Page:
Everything you wanted to know about American Indian Studies, but were afraid to ask: Assessing Indian Studies as an academic discipline

Spintz Stiles Harrison
American Indian Studies, University of Arizona
August, 2006


One impact of the Civil Rights Era was the development of American Indian Studies as an academic discipline. Native American college students were tired of the mundane courses regarding Indians and protested by demanding courses relevant to them as Indian people. As a result, the discipline was literally developed overnight with no structure regarding the discipline.

Nearly forty years later, what has American Indian Studies accomplished? The purpose of this research was to explore pertinent issues regarding the discipline and to offer potential reasons why the discipline has yet to develop a working hypothesis, definition, and research methodology.

Research methods were gathered via email survey and face-to-face interviews. Participants for the email survey were identified through individual AIS department web pages. Two-hundred and forty AIS Professors were sent a short five question survey with instructions requesting a reply within five weeks.

The interview criterion was based upon their contributions to the literature regarding the discipline, role of AIS Departmental Chairperson, and role as Professor of American Indian Studies.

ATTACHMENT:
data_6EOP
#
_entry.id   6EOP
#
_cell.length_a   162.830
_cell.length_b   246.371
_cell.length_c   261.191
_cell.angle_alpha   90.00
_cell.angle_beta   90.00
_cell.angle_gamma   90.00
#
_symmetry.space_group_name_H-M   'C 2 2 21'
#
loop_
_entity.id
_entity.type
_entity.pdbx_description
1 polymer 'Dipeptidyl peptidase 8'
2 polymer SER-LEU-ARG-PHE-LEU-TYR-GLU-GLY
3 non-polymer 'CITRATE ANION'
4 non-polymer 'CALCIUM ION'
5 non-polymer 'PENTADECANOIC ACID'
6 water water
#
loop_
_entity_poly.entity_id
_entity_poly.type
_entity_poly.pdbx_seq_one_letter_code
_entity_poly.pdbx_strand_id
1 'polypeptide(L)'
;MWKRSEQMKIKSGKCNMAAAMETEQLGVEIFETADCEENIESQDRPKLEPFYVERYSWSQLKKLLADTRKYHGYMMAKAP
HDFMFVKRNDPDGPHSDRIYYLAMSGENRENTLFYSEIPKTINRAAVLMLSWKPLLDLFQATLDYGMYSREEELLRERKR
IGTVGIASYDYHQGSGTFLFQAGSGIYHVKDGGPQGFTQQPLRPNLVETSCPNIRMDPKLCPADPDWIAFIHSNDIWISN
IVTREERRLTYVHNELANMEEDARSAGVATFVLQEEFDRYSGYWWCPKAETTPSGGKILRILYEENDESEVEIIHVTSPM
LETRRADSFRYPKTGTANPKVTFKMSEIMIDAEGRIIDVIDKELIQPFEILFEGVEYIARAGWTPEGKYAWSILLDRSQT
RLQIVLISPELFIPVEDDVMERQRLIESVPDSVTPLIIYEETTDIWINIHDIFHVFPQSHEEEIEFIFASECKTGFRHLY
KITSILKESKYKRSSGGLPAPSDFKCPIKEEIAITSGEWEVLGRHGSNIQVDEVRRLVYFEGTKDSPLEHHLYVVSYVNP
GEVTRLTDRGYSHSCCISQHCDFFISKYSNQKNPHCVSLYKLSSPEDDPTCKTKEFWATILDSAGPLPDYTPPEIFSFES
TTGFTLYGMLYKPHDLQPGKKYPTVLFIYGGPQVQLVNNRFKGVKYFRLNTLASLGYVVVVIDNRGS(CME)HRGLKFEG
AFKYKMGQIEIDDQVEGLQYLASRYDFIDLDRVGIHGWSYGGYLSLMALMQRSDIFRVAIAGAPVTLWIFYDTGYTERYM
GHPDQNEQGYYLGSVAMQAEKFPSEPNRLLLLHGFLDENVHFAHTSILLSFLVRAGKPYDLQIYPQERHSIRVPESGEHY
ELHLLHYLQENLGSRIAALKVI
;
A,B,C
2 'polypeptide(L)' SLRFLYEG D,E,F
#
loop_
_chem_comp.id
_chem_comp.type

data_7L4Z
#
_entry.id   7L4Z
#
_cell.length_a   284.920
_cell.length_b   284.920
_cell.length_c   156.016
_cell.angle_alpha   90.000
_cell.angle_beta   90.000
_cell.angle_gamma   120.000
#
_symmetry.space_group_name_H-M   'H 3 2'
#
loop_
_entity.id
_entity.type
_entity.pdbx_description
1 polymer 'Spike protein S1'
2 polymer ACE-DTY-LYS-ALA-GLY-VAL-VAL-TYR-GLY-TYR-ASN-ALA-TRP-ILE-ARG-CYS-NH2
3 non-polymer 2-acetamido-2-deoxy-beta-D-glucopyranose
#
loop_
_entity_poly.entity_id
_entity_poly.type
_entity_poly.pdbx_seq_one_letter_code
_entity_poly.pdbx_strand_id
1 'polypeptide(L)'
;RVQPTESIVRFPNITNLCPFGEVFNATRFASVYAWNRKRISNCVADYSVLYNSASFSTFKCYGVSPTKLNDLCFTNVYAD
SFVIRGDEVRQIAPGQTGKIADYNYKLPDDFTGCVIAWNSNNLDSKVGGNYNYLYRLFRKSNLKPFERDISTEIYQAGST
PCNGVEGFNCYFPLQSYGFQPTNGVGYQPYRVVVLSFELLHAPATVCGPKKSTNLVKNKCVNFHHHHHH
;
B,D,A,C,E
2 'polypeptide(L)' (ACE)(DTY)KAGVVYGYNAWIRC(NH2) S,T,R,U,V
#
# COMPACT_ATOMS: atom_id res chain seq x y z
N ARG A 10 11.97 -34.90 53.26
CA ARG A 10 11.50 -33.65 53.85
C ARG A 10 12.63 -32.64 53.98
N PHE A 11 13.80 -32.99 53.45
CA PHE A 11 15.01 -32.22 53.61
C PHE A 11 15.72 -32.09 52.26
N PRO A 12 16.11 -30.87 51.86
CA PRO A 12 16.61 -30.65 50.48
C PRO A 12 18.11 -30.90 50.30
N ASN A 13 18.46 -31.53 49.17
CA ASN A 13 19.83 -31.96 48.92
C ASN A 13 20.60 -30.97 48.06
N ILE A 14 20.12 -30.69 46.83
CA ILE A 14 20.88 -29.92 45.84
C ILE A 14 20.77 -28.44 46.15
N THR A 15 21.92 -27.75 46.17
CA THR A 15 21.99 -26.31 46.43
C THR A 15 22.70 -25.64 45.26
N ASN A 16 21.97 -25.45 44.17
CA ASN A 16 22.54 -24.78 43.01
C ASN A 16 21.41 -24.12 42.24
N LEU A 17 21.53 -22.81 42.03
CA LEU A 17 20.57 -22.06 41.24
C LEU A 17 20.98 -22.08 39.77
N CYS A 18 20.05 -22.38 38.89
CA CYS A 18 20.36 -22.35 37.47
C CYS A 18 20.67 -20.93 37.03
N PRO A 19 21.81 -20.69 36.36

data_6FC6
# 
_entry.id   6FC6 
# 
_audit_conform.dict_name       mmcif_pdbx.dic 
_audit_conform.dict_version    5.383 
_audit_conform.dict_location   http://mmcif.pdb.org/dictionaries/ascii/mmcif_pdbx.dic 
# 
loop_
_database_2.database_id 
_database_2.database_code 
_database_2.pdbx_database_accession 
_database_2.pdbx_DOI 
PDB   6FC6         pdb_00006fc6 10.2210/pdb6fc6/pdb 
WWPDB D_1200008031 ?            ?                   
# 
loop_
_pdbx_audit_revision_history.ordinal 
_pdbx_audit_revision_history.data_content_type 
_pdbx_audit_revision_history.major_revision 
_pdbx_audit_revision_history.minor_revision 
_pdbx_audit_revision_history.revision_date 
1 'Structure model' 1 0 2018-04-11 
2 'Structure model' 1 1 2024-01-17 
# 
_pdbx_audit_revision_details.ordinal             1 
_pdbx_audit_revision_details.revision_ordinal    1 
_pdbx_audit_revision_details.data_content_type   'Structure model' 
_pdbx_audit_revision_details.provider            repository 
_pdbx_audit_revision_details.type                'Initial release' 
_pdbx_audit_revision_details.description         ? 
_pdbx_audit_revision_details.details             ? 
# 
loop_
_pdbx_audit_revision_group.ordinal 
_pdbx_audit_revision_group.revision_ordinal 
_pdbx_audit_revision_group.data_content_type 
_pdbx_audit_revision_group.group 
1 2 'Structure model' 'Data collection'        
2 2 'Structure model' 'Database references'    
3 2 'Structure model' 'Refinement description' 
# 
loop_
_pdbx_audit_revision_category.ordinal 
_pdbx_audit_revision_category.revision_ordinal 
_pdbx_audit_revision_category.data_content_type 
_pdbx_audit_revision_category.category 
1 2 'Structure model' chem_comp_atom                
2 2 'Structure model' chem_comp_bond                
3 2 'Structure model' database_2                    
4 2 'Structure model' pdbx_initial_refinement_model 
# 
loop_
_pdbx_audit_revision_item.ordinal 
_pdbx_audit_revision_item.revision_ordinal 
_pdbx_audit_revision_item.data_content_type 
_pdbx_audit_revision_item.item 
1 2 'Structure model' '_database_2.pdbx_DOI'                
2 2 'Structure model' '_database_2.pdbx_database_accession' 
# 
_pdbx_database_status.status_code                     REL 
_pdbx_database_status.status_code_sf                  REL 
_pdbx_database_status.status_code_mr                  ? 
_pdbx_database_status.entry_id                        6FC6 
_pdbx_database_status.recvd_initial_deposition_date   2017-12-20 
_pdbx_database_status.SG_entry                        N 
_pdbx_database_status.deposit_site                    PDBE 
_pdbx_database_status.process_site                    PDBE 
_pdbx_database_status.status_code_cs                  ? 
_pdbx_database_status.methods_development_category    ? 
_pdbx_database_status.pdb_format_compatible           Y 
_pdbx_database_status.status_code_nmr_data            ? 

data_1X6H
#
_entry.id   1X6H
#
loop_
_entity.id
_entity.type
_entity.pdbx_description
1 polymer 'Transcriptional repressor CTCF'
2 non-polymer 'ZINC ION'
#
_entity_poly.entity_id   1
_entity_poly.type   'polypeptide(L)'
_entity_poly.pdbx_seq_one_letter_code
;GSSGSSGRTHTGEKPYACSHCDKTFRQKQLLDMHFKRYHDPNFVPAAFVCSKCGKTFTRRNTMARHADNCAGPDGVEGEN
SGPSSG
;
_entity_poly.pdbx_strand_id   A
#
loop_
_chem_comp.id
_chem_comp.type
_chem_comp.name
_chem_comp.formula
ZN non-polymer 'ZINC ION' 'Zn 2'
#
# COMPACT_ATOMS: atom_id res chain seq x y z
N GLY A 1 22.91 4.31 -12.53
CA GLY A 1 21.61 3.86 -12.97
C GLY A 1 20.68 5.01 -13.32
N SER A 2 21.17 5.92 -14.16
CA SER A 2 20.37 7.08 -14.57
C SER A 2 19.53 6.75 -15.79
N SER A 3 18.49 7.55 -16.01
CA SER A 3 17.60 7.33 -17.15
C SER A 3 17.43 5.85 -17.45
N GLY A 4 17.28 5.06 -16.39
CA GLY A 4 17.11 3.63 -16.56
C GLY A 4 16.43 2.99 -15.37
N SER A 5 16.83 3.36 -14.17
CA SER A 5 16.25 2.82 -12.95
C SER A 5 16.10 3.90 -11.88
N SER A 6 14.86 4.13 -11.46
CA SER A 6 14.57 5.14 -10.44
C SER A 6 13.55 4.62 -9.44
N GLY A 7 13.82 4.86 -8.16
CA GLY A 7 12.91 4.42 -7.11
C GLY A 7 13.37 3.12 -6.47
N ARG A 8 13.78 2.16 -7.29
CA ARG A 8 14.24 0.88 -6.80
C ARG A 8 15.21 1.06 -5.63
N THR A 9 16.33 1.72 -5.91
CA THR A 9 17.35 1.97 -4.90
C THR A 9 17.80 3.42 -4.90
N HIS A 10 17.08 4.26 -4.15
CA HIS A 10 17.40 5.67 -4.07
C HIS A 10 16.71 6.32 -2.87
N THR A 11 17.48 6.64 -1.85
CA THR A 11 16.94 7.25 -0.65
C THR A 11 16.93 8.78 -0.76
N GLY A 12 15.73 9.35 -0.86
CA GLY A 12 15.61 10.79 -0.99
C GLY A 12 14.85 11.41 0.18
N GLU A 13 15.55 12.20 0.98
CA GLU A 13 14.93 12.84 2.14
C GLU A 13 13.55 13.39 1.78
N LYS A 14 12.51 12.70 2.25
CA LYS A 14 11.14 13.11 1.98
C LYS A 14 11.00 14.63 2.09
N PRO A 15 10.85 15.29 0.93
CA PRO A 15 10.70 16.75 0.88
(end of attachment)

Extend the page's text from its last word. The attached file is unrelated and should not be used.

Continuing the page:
The results from the research revealed information that both agrees and differs from the four hypotheses. The significant factor concerning the research was the low number of email survey replies. In addition, nearly one-third of the respondents wrote of their inability to provide answers suitable for the research design.

After the deadline of the email survey, respondents informed me of their reluctance to reply citing they generally do not reply to email surveys, did not have the time to reply, they could not provide sufficient answers, and they lack of interest in replying.

This data provided newfound information concerning the discipline and the instructors teaching AIS courses. In direct contrast to the data, some spiring information was found from the instruments. 11 Additional AIS venues for publication were identified as was a reason explaining why AIS does not have a paradigm. This research was designed to assist in the dialogue between AIS professors and AIS departments/programs and to point out the need for maintaining collaborations for the further develop of American Indian Studies.